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Dublin: A Historical and Cultural Must-See!

Have you ever been asked if you’d like whisky in your coffee for breakfast?  Seen a missing poster for a unicorn? Ever heard the story of how New York was built because of the Irish people’s fondness of drinking? (Roads had to be built between each pub you know…) No? Then you haven’t been to Dublin.

Guinness Pub, Dublin

I discovered this beautiful city recently during my first ever visit to the Irish capital.  My two-day stay was long enough for me to decide that it is one of my favourite cities. Its culture, scenery, atmosphere and people are unparalleled elsewhere in the world.  The wicked sense of humour of the locals and their relaxed outlook on life immediately made me feel at home in a land that was not my own.  

It was such a strange but invigorating experience to find that even amongst the array of unfamiliar faces, there was a strong sense of community between strangers. I was happy to roam the streets aimlessly for hours, just taking in the sights and the energy of the city; browsing in the overpriced shops of Grafton and Henry Street, wandering the grounds of Trinity College, avoiding the many petitioners targeting tourists (No I do not have £10 a week to spare to save the pandas. I’M A STUDENT), talking to a multitude of Americans who’d come back to ‘their Irish roots’, and taking in the fresh air whilst watching the locals go about their daily lives.

Dublin

I was then lucky enough to visit Dublin Castle and amble around the grounds where famous personalities such as Nelson Mandela, Barrack Obama and Queen Elizabeth II had walked before me.  The castle has been restored to its original glory, and is well maintained, making it a fantastically eerie sight.  The décor resembles that of the period in which Jonathan Swift was inspired to write Gulliver’s Travels, other sections signifying the reign of Queen Victoria, and some chambers symbolising the iconic year of 1922, when Ireland was granted independent rule from Britain.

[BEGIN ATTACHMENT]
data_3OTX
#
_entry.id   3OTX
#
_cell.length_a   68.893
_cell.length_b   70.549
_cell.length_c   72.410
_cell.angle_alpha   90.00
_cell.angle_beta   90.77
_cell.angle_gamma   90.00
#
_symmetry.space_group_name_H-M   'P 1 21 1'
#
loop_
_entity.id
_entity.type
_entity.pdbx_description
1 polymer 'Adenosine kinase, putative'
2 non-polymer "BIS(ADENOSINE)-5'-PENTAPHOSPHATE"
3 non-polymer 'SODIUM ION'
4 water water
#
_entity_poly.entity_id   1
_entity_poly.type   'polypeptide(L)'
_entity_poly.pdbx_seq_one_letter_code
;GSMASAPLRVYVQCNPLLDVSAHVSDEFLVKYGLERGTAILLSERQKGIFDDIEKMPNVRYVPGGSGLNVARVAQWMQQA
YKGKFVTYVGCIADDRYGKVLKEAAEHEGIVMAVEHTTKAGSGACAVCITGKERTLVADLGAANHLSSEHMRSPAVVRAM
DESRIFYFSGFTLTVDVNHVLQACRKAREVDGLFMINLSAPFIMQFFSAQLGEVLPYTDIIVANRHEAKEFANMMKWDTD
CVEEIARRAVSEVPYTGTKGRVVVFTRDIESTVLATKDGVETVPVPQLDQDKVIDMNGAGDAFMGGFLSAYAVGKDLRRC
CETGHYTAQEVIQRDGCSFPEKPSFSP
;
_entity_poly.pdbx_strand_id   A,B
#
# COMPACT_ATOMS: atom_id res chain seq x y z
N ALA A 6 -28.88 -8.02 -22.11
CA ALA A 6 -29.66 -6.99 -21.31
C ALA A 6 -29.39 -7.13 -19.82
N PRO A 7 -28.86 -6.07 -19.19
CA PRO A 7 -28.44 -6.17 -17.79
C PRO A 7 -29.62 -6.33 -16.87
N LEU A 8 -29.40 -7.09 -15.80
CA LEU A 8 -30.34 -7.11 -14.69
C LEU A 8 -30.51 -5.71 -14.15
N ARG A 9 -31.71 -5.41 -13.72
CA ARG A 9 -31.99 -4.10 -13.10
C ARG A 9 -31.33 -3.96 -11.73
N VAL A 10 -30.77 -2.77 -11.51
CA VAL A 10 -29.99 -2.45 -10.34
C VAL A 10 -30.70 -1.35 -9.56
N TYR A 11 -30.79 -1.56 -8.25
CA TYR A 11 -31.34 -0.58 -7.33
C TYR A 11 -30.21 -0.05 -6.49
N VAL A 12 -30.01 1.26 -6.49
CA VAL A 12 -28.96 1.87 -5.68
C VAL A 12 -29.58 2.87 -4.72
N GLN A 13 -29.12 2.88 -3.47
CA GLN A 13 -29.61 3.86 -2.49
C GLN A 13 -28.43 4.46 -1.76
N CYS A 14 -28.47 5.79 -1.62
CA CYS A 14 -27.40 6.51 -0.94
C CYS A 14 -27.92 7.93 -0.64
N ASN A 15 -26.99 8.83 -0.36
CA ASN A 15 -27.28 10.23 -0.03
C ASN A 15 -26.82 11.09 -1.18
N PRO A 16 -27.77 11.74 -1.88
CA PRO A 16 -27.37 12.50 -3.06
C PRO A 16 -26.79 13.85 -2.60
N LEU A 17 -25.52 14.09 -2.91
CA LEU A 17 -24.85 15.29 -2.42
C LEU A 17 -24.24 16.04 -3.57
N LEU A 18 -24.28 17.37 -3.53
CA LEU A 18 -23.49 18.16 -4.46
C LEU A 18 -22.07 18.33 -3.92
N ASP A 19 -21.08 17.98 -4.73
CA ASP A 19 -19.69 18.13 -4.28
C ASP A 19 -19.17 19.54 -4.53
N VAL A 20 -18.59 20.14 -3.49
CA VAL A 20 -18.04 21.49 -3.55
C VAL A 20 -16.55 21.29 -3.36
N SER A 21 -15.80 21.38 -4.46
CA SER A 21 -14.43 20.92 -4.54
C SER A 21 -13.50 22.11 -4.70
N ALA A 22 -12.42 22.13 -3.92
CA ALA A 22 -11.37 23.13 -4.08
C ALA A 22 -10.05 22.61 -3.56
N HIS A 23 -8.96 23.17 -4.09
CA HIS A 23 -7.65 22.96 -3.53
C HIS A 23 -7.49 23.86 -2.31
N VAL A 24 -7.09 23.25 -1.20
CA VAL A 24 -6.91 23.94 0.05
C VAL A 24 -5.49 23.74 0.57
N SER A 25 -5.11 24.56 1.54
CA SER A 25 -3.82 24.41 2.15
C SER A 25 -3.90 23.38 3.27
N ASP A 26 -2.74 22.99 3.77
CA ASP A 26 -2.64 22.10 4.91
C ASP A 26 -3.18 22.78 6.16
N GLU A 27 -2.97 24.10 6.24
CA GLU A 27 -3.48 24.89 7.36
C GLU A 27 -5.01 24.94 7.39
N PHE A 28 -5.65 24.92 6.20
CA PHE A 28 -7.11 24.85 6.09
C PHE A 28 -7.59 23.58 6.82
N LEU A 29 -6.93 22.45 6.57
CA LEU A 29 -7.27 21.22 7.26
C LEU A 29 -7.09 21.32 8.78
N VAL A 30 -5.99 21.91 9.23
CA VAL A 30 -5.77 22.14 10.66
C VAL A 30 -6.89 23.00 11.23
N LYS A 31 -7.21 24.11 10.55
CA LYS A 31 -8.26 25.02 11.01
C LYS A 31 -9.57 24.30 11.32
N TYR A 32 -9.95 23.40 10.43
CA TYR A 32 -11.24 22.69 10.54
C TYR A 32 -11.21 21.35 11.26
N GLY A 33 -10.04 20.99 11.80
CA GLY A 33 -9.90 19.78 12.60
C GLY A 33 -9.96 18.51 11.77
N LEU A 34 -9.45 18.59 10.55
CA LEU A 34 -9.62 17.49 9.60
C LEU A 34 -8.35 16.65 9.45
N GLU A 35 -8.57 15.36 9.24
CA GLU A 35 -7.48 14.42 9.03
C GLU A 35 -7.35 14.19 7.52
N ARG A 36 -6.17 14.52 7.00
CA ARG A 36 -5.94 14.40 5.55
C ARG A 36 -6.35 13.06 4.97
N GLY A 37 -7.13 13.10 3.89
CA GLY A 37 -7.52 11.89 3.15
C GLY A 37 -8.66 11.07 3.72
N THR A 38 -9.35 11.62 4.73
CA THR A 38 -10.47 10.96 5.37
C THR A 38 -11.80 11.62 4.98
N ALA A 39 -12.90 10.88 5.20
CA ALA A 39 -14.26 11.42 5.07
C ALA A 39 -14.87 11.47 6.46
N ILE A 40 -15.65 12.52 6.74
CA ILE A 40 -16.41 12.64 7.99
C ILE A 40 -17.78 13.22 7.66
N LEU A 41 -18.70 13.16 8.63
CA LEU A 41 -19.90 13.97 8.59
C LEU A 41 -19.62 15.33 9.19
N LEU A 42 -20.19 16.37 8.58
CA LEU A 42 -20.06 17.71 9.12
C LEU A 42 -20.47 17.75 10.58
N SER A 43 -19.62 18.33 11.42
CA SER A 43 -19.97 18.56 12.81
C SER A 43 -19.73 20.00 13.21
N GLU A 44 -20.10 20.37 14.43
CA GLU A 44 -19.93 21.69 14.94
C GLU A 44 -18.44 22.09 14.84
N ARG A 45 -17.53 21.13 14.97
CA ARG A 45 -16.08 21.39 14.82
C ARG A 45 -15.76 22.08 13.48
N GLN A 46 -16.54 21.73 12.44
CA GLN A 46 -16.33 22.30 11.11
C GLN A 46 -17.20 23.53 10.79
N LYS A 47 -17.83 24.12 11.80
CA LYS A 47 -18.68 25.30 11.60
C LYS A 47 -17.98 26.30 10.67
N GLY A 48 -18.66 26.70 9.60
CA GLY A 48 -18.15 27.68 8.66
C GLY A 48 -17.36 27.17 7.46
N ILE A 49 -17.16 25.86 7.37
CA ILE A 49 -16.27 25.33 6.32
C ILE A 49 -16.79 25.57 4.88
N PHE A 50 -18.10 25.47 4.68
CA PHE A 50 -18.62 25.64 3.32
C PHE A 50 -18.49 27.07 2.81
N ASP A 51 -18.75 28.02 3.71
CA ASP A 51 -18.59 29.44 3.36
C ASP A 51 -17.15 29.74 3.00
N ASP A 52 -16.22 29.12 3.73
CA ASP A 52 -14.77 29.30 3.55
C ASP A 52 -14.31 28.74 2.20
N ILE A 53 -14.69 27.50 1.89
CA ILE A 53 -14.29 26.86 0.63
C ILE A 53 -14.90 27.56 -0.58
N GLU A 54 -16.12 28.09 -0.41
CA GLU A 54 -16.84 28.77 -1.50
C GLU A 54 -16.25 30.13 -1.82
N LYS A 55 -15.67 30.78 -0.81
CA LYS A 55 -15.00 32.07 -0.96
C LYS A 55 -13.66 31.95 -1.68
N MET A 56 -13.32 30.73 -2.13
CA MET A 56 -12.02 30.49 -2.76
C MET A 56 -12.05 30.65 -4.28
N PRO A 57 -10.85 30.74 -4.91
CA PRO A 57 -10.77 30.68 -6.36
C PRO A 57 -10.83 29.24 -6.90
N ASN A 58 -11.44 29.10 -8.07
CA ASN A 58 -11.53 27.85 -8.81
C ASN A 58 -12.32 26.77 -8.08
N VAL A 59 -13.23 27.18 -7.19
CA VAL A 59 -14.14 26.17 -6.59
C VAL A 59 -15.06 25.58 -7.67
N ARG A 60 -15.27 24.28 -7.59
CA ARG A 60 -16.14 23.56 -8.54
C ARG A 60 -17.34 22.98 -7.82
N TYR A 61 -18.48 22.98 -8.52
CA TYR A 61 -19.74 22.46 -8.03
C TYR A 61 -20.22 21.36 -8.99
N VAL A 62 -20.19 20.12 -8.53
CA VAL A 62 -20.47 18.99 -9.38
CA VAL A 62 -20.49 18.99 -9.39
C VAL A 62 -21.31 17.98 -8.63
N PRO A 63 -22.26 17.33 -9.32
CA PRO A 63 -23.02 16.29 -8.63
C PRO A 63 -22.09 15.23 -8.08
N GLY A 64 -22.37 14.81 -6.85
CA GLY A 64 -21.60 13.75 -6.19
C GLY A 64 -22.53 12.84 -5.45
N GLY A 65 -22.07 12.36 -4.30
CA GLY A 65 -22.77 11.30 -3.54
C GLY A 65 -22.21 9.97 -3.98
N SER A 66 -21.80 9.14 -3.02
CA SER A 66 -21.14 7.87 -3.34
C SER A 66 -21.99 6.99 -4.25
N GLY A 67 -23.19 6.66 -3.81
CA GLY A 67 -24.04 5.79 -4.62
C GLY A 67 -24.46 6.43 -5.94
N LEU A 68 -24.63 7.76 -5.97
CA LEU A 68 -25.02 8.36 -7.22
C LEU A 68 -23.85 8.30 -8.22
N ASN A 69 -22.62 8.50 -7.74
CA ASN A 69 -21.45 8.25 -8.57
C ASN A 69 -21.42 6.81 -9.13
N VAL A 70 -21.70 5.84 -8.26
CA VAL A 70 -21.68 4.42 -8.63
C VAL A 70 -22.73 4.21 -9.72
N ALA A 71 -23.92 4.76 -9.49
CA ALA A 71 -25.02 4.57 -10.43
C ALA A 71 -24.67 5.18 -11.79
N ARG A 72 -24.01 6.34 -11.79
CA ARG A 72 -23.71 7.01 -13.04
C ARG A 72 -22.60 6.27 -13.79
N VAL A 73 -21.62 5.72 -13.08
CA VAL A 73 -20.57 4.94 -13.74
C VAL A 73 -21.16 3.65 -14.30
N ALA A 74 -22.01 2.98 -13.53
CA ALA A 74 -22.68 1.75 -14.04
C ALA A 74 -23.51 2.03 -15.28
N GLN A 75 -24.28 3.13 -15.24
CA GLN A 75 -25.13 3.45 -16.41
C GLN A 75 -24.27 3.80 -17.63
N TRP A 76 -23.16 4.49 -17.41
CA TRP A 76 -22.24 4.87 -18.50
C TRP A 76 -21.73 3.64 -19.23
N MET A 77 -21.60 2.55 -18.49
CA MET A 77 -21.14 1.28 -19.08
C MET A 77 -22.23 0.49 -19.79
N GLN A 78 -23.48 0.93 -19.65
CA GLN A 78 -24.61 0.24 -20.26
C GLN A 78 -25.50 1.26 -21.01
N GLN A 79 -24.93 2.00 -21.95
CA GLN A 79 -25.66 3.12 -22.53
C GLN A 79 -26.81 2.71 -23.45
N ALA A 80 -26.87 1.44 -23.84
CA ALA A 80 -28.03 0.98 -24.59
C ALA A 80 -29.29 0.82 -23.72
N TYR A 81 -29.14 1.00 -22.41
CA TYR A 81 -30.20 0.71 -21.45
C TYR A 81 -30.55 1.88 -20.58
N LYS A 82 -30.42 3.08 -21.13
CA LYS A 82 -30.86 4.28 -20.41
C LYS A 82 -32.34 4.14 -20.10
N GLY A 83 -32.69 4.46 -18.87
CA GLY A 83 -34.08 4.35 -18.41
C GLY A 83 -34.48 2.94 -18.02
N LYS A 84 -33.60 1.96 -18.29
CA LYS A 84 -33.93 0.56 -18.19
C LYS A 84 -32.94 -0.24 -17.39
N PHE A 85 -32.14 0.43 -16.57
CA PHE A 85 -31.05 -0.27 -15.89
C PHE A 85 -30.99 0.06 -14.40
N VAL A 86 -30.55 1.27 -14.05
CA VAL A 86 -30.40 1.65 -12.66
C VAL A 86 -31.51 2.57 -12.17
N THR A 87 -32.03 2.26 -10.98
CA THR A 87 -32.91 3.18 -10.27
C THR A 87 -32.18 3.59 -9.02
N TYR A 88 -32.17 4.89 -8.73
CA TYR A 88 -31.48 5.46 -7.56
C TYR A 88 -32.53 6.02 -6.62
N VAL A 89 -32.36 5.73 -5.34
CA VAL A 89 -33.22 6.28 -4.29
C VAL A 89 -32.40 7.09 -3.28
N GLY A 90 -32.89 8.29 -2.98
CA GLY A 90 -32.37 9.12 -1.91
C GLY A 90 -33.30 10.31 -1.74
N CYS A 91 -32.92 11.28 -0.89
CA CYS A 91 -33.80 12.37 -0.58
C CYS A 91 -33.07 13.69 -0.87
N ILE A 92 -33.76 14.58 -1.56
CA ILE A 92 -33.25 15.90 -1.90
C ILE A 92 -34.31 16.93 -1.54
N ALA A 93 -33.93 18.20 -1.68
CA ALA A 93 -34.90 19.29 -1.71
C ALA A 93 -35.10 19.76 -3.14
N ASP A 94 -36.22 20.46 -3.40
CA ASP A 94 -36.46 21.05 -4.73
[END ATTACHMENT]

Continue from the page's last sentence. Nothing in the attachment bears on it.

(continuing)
The Guinness factory was another stop along my Irish travels. Throughout the day I learned all about its history, for example the factory was leased to Arthur Guinness in 1759 for 9000 years!  I studied how the beer is advertised, and of course how best to pour and drink a pint!

As I wandered around the factory, I was amused by a man who kept inexplicably photographing a stuffed animal giraffe at every stage of the brewing process, and I was silently smug as I watched fellow tourists fork out thirty euros for a Guinness t shirt when I’d bought mine from a little side street for ten. The Gravity Bar was definitely the highlight of the tour as it covers the entire top floor of the factory and boasts a 360 degree view of Dublin – definitely a great place to enjoy your free pint of Guinness.

With a stomach full of the black stuff I made my way to Dublin Zoo which is located within the angelic Phoenix Park – which is three times the size of Central Park, NYC! One of the iconic MGM Lions derived from this particular zoo, which helped it become Ireland’s most popular family visitor’s attraction.  Also situated within Phoenix Park’s grounds is the President’s house, which holds an uncanny resemblance to the humble abode of Mr Obama, and was also the residing place of Ireland’s first female President between 1997 ad 2002.

I later passed the dwelling place of literary legend Oscar Wilde. It was amazing to think that I could have stood where he was once inspired to write ‘We are all in the gutter, but some of us are looking at the stars’ or that I could have walked where Dorian Gray evolved into more than a figment of Wilde’s imagination.

Dublin

That evening, enriched with the cultural knowledge I’d acquired that day, I spent the evening in a very Irish pub that was bustling with very Irish energy. It was a Monday night, and what appeared to be a small family run pub was sheltering every Patrick and Eoghan in all of Dublin! People from all nationalities had congregated to enjoy the live Irish folk music and river dancing, and every one of these people was singing along to the surprisingly catchy old-school folk tunes. This was an example of the feel-good factor at its finest!

So if you fancy the sound of great scenery, an electric atmosphere, good music, and even better beer, Dublin is most definitely the place for you. Cheers to the Irish.

About Jessica Phillips

j.phillips@student.reading.ac.uk'

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